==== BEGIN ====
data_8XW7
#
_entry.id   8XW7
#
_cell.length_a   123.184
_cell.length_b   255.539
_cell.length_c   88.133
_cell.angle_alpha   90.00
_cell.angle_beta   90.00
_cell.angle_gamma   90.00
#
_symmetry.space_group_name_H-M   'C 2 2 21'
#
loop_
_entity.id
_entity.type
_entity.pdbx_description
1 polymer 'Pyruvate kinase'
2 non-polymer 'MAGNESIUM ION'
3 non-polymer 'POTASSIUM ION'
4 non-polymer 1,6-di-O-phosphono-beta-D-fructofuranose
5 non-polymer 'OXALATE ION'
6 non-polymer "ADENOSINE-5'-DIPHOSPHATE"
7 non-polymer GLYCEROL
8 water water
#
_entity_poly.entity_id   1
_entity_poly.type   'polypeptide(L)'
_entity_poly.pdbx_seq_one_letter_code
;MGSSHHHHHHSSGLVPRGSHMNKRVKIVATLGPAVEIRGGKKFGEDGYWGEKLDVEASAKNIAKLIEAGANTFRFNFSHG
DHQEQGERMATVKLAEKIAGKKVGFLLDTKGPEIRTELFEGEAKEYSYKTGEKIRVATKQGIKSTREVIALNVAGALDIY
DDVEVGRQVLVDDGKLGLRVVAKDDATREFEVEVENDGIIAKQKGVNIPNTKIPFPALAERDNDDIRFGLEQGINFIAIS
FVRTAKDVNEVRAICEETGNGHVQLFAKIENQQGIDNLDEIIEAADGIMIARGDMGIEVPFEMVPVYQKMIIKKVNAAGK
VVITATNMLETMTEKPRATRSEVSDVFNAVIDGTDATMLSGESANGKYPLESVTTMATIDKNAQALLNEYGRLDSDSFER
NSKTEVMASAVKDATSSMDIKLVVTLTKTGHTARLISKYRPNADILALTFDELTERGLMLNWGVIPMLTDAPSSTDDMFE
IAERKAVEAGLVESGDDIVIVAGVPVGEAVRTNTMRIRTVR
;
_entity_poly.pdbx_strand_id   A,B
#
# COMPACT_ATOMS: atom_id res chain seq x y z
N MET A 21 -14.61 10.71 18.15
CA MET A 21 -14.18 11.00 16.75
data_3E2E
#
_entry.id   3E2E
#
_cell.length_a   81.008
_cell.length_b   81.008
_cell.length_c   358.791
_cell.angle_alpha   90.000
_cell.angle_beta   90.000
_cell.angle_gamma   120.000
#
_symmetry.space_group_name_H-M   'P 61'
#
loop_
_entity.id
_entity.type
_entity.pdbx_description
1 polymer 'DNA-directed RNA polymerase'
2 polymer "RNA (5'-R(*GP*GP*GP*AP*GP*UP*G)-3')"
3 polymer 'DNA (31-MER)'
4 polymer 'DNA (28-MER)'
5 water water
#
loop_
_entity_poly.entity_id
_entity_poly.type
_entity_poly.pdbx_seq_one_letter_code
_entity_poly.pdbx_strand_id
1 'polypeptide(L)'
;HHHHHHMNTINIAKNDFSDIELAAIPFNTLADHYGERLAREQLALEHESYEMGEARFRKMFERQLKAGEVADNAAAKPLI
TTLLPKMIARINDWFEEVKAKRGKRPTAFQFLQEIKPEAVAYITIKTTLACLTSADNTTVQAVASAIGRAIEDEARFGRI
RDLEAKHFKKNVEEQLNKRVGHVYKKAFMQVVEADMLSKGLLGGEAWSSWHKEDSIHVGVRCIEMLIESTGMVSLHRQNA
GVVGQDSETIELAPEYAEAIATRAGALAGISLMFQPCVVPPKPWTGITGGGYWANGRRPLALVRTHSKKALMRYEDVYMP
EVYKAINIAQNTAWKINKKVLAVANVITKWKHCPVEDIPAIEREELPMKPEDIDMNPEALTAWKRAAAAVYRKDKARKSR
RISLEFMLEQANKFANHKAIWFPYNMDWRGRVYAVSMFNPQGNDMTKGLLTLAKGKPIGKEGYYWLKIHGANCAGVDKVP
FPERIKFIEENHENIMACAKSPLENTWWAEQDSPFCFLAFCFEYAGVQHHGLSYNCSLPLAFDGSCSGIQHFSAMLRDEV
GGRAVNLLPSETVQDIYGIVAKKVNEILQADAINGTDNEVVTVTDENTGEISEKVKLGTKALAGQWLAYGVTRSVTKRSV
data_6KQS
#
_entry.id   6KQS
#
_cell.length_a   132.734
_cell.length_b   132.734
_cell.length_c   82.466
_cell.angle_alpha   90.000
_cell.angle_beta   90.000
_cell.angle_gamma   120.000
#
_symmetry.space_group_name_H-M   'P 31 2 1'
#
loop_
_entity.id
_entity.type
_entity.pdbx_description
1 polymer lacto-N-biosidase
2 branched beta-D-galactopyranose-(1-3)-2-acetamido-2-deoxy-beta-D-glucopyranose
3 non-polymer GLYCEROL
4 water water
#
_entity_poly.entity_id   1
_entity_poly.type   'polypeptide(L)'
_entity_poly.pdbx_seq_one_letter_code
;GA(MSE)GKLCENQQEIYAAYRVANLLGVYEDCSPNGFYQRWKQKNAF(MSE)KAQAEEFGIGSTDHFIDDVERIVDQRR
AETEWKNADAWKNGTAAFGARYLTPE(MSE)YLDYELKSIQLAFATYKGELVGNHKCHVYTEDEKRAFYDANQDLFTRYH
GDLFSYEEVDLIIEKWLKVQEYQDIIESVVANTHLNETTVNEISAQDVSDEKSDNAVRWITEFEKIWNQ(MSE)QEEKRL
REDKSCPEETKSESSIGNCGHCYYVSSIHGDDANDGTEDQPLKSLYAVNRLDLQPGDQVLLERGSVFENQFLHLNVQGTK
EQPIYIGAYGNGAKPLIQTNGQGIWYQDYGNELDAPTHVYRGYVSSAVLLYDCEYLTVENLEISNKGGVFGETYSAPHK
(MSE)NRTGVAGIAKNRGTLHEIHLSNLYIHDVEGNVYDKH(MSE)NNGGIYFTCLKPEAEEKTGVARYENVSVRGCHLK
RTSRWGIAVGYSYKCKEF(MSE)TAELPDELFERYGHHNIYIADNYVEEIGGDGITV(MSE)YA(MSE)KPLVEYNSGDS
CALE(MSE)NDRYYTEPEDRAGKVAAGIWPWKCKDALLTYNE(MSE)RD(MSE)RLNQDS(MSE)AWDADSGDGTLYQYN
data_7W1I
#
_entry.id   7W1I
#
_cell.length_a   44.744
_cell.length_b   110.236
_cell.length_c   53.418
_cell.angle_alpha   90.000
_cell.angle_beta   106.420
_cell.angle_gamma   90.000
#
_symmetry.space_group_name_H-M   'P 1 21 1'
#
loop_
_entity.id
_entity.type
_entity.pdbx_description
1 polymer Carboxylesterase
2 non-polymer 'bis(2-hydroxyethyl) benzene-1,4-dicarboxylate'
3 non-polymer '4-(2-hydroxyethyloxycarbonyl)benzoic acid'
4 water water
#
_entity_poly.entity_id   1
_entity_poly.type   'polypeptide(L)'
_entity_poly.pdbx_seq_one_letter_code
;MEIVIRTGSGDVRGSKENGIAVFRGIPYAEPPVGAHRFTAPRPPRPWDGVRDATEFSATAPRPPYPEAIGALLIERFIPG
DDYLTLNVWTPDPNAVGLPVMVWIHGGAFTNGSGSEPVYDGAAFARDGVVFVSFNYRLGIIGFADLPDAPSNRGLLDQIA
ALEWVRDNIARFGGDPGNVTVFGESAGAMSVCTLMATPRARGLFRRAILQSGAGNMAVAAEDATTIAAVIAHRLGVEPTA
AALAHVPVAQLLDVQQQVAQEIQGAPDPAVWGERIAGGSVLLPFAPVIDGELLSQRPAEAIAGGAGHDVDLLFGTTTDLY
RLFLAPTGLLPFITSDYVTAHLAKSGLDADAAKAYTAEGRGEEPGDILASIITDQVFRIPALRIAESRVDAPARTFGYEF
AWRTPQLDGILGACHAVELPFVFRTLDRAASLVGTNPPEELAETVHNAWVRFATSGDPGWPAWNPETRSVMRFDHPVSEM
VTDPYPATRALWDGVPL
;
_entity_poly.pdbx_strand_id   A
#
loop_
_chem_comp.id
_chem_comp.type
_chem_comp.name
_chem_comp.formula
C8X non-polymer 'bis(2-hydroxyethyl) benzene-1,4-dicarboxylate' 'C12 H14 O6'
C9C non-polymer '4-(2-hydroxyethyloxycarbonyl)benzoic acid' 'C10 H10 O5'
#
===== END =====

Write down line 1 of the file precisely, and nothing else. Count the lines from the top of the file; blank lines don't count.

data_8XW7